Nearly a decade ago when I was newly single, without a reliable income, and very sick but not yet diagnosed, I could hardly bear the heartbreak of the changing seasons. When the first leaves started to fall that autumn, I wept in my therapist’s office. I had been spending my mornings by the Eno River and the canopy of leaves had become a shield against my fear and grief.
What would I do when the trees were bare and I didn’t have the dense green beauty of North Carolina summer to buoy me?
I stumbled my way through that winter and when I saw the first daffodil the next February, I cried again. I had acclimated to the season I was in. Lying by the river that spring, staring up into the budding leaves blowing and rippling above me, I thought maybe the lushness would smother me.
And then I flipped to a Mary Oliver poem that seemed to have been written for that exact moment.
Two Kinds of Deliverance
Last night the geese came back,
from the blossom of the rising moon down
to the black pond. A muskrat
swimming in the twilight saw them and hurried
to the secret lodges to tell everyone
spring had come.
And so it had.
By morning when I went out
the last of the ice had disappeared, blackbirds
sang on the shores. Every year
the geese, returning,
do this, I don’t
The curtains opened and there was
an old man in a headdress of feathers,
leather leggings and a vest made
from the skin of some animal. He danced
in a kind of surly rapture, and the trees
in the fields far away
began to mutter and suck up their long roots.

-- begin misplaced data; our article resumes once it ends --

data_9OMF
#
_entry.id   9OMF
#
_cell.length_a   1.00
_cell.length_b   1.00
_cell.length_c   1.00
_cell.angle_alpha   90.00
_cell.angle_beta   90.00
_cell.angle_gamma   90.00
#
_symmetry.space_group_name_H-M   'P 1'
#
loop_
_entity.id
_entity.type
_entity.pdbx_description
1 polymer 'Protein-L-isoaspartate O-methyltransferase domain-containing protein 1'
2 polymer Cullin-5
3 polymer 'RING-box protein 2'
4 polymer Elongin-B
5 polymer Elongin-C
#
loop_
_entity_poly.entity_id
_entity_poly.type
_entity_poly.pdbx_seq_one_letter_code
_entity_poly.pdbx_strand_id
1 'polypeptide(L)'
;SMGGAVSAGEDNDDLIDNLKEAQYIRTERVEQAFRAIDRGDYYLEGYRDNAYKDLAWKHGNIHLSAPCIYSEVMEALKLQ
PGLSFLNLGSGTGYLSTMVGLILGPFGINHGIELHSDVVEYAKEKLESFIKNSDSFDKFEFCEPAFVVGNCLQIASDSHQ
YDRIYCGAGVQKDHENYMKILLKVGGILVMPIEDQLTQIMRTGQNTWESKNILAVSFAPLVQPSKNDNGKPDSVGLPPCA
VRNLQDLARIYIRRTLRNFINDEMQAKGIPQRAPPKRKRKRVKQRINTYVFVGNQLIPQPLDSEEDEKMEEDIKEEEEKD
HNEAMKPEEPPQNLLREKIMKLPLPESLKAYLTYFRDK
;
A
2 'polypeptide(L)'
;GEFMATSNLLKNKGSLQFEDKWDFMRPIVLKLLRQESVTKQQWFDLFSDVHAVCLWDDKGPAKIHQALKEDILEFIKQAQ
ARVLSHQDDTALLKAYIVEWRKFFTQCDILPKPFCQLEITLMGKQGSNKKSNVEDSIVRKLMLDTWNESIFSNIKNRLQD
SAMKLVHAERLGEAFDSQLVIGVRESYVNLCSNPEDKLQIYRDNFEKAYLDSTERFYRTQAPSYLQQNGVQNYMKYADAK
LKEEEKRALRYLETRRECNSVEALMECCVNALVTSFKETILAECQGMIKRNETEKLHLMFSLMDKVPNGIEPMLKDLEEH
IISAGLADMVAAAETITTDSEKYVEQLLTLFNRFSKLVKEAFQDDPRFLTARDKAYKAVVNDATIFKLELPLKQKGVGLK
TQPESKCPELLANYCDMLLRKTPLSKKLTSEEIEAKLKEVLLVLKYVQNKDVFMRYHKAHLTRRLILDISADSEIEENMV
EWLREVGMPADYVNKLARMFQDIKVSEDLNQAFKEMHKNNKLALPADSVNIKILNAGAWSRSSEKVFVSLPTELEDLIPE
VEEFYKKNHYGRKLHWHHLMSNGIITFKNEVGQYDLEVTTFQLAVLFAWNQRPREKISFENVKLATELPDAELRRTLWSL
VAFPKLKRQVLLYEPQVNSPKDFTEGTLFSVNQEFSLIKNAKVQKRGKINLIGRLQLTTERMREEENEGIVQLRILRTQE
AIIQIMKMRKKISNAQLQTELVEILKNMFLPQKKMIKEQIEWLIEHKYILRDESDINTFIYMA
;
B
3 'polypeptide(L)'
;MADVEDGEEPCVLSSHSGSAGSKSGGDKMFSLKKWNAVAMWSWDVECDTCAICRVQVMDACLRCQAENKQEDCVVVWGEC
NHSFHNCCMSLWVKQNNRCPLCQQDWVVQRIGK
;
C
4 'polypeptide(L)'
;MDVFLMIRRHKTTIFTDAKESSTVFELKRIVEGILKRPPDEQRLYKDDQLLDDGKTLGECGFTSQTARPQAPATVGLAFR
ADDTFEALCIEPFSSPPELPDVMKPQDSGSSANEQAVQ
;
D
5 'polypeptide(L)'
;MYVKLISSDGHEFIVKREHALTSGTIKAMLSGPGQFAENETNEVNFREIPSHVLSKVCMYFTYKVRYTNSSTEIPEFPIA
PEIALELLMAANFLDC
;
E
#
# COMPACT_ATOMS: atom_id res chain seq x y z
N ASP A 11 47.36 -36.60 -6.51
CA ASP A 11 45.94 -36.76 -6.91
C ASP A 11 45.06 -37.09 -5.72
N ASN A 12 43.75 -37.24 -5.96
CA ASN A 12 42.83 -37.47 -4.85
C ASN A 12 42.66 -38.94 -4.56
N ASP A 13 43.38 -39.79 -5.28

Slowly they advanced until they stood
pressed to the schoolhouse windows.
I don’t know
lots of things but I know this: next year
flows over the starting point I’ll think I’m going to
drown in the shimmering miles of it and then
one or two birds will fly me over
As for the pain
of others, of course it tries to be
abstract, but then
there flares up out of a vanished wilderness, like fire,
still blistering: the wrinkled face
of an old Chippewa
smiling, hating us,
dancing for his life.
Yesterday, sitting in our backyard and looking out over our neighborhood treetops, one line repeated in my head. “I’ll think I’m going to drown in the shimmering miles of it and then one or two birds will fly me over the threshold.”
In the water right outside our house, Khalil spotted dozens of carp, two feet long at least. Seagulls dove down, beaks open, and then changed their mind when they saw the size of the fish.
We called David over and he noticed, tucked under our rock walk, nine baby ducks swimming with their mom. We fed them dried corn and they scooped it up eagerly with their tiny beaks.
Our gardens have shimmering miles of flowers that are new every week. Bleeding hearts, lilacs, tulips, hydrangeas, apple blossoms. Near some old ash stumps, I noticed some morels. Only recognizable from the countless times Khalil and I have read his Smithsonian animal book from cover to cover. The fifth page has illustrated mushrooms.
I’m not brave enough to eat backyard mushrooms, but a local forager came and picked them. She also took some extra rhubarb off our hands.
On the patio, Khalil asked David to dance. They held hands — swaying and twirling and bowing elegantly when they were done. “Now say bravo!”
Just like eight years ago, this spring feels like a tsunami. We are still in a pandemic here, but the end is in sight. June 3rd will mark 15 months isolated. What will the summer and fall be like for us? For everyone?
Summer, autumn, winter will bring change, and hope, and hard decisions. Khalil climbed into bed with me this morning and daydreamed about “when the covid germies are gone.” He said he’ll bring some dinosaurs in a backpack to school and share them with his friends and they will all play together. He said that maybe he can go inside our neighbor’s house and if they have a baby, he will be very careful.
Just like years ago, I got used to the season we’ve been in. To the lonely monotony of it. And like that first spring, I will look for some birds to fly me over the threshold.